5. Reduced complexity: Using SAML to ‘reuse’ a single act of authentication (such as logging in with a username and password) multiple times across multiple services can reduce the cost of maintaining account information. This burden is transferred to the identity provider.
  6. Centralized Risk Management: In SAML, the responsibility for proper management of identities lies with the identity provider. This is more manageable and desirable rather than handling multiple service provider systems.

SAML Components

SAML framework consists of three sets of components:


A SAML assertion is a package of data produced by a SAML authority. Alternatively, you can say that a SAML Assertion is the XML document containing the user authorization that the identity provider sends to the service provider.

SAML specifies three types of assertions:

  1. Authentication Assertion: It indicates that the user has been authenticated, and it includes the time and method of authentication.
  2. Attribute Assertion: It is a characteristic or trait of a user that describes the user. It is a name: value pair. An attribute assertion conveys user information from Cloud Identity to the service provider.
  3. Authorization Decision Assertion: It indicates whether a request to access a resource by the subject has been approved or declined.


SAML protocols describe how certain SAML elements (including assertions) are packaged within request and response elements, and give the processing rules that SAML entities must follow when producing or consuming these elements.

SAML defines several request/response protocols. The protocol is encoded in an XML schema as a set of request-response pairs. The protocols are defined as follows:

  1. Assertion Query and Request Protocol: It defines a set of queries by which existing SAML assertions may be obtained. The query can be based on a reference, subject, or statement type.
  2. Authentication Request Protocol: It defines a message that causes a response to be returned containing one or more assertions. The flow begins at the service provider who issues an explicit authentication request to the identity provider. A Service Provider issues the response with the Identity Provider returning the message to enable the Web SSO workflow.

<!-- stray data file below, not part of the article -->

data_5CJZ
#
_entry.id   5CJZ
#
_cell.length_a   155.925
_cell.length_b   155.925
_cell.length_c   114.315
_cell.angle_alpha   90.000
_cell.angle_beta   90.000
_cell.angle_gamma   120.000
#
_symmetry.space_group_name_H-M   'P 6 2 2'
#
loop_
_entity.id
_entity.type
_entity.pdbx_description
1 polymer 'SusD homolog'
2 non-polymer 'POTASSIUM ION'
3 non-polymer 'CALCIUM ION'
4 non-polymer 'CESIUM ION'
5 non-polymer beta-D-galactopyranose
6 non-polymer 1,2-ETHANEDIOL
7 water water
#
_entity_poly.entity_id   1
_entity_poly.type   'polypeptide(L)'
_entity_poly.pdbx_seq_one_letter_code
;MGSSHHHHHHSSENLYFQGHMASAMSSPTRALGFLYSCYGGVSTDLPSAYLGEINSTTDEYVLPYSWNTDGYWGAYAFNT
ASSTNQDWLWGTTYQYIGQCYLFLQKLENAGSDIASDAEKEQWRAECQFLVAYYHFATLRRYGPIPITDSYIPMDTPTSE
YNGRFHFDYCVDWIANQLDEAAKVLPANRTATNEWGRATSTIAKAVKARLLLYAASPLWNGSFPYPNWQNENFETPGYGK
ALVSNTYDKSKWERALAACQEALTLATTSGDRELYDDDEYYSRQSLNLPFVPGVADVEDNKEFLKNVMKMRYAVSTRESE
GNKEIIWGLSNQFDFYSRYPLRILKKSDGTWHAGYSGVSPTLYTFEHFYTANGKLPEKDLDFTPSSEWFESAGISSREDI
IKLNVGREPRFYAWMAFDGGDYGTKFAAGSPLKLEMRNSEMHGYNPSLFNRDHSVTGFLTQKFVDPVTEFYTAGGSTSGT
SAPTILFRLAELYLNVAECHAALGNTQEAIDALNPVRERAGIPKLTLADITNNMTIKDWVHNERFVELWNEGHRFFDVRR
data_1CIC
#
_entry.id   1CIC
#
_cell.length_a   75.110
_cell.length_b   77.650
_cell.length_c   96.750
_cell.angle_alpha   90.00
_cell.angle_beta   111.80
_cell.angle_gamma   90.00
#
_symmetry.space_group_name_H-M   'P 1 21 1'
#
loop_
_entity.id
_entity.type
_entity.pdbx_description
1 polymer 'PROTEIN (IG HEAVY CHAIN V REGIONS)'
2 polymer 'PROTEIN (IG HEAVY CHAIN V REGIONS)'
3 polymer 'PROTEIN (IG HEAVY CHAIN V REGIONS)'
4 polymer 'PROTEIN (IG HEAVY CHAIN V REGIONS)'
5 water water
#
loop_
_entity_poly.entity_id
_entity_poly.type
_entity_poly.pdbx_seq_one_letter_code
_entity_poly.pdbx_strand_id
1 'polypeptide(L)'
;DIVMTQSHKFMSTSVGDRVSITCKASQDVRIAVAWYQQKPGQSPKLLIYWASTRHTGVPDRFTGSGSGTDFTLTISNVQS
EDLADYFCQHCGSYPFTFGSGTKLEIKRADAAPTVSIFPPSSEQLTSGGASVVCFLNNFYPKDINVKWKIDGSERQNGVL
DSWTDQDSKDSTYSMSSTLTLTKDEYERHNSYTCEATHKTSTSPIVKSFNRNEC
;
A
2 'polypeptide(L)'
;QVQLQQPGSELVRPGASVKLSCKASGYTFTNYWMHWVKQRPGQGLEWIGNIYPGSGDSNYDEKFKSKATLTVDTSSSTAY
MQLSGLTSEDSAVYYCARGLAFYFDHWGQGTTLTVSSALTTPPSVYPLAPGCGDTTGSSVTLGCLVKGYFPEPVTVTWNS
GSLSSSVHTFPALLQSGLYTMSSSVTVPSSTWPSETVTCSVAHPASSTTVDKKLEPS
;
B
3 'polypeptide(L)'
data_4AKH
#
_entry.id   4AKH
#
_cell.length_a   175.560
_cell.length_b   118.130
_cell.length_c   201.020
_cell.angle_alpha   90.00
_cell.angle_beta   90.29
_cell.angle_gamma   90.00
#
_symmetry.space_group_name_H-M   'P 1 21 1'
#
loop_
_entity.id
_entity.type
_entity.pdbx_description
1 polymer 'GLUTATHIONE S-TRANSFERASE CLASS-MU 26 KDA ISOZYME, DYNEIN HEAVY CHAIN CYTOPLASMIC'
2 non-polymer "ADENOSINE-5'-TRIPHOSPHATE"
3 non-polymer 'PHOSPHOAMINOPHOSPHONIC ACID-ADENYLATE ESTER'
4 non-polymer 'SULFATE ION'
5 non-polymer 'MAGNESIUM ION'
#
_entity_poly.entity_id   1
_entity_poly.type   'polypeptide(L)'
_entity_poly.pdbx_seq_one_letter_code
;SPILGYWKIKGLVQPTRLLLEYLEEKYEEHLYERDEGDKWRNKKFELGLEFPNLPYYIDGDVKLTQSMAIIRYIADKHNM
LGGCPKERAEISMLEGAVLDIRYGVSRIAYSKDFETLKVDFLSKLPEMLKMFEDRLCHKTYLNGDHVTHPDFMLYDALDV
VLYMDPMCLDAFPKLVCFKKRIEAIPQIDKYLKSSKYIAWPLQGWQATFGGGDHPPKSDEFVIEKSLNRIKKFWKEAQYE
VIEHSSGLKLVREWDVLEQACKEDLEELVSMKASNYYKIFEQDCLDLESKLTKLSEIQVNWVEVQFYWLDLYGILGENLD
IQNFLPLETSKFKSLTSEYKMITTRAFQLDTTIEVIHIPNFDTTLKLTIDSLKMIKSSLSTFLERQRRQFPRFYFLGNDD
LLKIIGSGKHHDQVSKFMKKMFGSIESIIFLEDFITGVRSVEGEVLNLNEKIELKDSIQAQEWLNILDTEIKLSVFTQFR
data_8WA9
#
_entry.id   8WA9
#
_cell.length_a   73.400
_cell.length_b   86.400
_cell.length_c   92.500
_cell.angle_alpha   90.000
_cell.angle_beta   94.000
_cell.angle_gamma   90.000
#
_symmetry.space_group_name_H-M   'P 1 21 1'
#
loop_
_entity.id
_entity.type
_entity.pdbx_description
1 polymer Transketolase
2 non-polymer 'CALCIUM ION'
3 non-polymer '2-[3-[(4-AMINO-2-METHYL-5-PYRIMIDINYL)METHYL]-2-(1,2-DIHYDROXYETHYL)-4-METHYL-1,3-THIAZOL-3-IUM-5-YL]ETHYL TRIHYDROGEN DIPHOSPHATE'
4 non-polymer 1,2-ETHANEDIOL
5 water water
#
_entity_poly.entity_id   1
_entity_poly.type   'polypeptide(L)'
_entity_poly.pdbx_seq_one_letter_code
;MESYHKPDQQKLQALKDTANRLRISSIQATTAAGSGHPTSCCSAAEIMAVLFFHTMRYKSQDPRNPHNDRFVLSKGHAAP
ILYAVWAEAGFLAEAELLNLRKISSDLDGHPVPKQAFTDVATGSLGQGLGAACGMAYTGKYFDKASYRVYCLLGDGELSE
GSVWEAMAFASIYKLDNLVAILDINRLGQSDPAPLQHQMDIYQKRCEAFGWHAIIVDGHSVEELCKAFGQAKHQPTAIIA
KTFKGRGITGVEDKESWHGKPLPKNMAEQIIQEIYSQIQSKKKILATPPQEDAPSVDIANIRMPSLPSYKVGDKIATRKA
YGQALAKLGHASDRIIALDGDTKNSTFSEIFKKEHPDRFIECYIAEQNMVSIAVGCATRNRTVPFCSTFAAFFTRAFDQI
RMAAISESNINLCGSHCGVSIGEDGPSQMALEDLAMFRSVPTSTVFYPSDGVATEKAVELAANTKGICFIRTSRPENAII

3. Artifact Protocol: It provides a mechanism to obtain a previously created assertion by providing a reference. The reference is called an artifact. Thus, a SAML protocol can refer to an assertion by an artifact, and when a service provider obtains the artifact, it can use the artifact Protocol to obtain the actual assertion using this protocol.
  4. Name Identifier Management Protocol: It provides mechanisms to change the name of a user’s value or format. The issuer of the request can be either the Service Provider or the Identity Provider. This protocol also provides a mechanism to terminate an association of a name between an Identity Provider and Service Provider.
  5. Single Logout Protocol: It defines a request that allows the simultaneous log out of all sessions associated with a user. The logout can be directly initiated by the Principal or due to a session timeout.
  6. Name Identifier Mapping Protocol: It provides a mechanism to enable account linking. Refer to the subsequent sections on the Federation.


SAML bindings describe how a SAML message must be mapped on non-SAML messaging formats and communication protocols. For example, SAML requests can be bound to interactions using different application protocols, including:

  • Simple Object Access Protocol (SOAP)
  • Hypertext Transfer Protocol
  • Simple Mail Transfer Protocol
  • File Transfer Protocol, BizTalk
  • Electronic Business XML (ebXML)

Below are some examples of Bindings that are supported by SAML.

  1. SAML SOAP Binding: It defines how SAML protocol messages are transported within SOAP1.1 messages. In addition, it also defines how the SOAP messages are transported over HTTP.
  2. Reverse SOAP (PAOS) Binding: It defines a multi-stage SOAP/HTTP message exchange that permits an HTTP client to be a SOAP responder. Used in the Enhanced Client and Proxy Profile and particularly designed to support WAP gateways.
  3. HTTP Redirect Binding: It defines how SAML protocol messages can be transported using HTTP redirect messages (i.e., 302 status code responses).
  4. HTTP POST Binding: It defines how SAML protocol messages can be transported within the base64-encoded content of an HTML form control.
  5. HTTP Artifact Binding: It defines how a reference to a SAML request or response (i.e., an artifact) is transported by HTTP. It defines two mechanisms, either an HTML form control or a query string in the URL.